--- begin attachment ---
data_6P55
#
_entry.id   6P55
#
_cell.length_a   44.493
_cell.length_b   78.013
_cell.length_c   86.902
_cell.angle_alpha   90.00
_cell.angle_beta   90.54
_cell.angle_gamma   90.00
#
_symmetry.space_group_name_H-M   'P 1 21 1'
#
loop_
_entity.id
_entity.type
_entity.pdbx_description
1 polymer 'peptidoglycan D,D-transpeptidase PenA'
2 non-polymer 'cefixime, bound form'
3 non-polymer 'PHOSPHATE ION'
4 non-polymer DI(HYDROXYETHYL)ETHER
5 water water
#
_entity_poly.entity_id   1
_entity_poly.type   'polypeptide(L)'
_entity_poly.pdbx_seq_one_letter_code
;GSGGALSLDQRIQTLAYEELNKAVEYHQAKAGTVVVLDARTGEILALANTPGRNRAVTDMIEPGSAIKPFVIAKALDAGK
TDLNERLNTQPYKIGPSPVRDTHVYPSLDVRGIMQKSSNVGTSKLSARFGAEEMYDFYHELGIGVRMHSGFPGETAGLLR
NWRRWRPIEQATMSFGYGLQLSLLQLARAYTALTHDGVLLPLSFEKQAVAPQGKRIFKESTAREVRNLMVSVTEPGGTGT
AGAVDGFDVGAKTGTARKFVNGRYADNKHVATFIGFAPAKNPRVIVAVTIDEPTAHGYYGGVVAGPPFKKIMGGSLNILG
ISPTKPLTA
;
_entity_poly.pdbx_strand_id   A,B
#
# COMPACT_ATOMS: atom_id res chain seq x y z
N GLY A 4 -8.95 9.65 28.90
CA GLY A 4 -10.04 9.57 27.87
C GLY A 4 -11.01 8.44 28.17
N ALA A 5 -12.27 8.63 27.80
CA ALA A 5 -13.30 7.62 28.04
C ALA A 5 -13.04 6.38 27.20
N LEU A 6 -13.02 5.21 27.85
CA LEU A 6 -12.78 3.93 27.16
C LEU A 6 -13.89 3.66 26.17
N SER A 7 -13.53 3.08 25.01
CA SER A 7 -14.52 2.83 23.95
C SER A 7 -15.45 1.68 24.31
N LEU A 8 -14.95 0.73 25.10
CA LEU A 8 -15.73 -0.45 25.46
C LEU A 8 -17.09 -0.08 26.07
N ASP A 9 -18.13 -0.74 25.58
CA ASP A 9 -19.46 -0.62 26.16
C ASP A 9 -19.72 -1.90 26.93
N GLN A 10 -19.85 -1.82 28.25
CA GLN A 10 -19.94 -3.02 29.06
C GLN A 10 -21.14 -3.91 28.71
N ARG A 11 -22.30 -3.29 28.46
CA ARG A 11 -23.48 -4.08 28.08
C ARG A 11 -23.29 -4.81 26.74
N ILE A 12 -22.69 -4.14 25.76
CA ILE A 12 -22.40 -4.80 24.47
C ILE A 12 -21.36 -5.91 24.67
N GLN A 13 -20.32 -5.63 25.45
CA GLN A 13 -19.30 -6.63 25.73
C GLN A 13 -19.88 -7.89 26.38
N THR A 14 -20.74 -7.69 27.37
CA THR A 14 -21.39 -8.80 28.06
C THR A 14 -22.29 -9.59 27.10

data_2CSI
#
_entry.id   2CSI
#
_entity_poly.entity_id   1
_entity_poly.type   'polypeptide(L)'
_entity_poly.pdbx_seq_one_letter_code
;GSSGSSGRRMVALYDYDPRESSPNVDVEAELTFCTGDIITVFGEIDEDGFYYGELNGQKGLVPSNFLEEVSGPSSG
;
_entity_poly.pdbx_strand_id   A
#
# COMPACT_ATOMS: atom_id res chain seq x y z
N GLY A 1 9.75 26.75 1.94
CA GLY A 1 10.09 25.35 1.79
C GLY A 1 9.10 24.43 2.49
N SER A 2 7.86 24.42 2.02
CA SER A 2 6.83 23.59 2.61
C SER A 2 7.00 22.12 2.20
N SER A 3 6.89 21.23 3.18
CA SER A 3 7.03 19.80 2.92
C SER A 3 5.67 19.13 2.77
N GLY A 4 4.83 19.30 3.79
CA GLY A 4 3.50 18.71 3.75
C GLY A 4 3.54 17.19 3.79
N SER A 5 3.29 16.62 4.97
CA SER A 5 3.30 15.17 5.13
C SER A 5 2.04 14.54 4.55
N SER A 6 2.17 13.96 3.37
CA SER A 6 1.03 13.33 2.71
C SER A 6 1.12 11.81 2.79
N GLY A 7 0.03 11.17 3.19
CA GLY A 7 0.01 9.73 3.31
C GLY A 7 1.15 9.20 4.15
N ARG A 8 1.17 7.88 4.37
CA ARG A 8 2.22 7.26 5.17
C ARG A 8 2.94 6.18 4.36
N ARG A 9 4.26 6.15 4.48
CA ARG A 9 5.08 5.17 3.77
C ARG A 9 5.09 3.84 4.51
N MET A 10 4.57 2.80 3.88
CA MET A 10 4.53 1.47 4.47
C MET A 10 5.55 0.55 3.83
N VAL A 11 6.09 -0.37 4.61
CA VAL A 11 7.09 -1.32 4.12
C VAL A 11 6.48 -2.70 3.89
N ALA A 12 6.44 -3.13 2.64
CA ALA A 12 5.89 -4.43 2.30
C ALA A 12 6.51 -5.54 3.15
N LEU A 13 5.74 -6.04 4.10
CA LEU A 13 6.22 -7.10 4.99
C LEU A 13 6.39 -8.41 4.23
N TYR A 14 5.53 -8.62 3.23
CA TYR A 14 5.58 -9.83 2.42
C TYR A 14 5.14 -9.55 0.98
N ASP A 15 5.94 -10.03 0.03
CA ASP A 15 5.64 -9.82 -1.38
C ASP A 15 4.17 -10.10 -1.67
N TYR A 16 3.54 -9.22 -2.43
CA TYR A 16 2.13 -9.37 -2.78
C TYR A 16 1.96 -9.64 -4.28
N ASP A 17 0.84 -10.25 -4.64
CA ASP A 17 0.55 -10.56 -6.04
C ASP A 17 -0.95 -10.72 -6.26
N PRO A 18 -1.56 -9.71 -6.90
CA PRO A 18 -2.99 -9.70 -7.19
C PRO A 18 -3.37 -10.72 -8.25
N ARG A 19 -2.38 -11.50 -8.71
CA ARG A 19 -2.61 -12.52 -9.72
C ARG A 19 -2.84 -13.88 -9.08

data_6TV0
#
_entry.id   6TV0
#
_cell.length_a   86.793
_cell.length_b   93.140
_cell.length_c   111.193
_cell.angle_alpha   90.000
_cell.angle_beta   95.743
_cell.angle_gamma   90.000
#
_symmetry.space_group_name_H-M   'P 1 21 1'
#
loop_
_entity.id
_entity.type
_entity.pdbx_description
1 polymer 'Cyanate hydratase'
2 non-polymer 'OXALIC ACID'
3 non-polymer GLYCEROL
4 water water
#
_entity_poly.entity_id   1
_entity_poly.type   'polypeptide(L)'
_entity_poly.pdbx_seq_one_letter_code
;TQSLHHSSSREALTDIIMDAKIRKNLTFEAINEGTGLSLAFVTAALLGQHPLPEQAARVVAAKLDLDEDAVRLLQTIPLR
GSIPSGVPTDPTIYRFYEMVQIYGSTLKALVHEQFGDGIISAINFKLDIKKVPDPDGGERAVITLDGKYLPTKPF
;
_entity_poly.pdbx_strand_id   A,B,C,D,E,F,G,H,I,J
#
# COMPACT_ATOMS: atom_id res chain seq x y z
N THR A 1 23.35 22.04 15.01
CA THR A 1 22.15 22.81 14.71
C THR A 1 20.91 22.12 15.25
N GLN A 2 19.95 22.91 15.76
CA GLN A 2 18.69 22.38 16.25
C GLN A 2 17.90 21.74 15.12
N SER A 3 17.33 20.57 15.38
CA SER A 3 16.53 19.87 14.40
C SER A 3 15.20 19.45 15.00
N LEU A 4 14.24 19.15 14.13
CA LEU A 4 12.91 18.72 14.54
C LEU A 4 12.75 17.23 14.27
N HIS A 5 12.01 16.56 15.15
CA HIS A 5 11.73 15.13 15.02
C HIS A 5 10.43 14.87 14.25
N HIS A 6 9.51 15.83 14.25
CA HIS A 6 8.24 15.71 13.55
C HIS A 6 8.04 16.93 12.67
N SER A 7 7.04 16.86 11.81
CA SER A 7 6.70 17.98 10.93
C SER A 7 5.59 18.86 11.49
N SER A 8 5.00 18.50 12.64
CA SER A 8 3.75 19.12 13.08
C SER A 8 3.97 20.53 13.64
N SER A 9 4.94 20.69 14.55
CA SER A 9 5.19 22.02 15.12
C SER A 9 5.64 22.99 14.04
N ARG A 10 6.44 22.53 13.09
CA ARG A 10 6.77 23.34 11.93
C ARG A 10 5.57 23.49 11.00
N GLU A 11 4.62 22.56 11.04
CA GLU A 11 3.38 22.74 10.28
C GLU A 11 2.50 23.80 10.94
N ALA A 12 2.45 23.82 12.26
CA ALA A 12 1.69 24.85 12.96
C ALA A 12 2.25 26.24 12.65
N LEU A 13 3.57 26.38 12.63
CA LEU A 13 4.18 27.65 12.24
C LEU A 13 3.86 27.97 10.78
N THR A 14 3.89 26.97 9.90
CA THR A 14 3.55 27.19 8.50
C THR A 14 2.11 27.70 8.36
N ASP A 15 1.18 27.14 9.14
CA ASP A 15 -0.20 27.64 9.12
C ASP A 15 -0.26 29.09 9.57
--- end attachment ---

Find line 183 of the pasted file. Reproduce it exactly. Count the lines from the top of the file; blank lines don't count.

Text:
C HIS A 5 10.43 14.87 14.25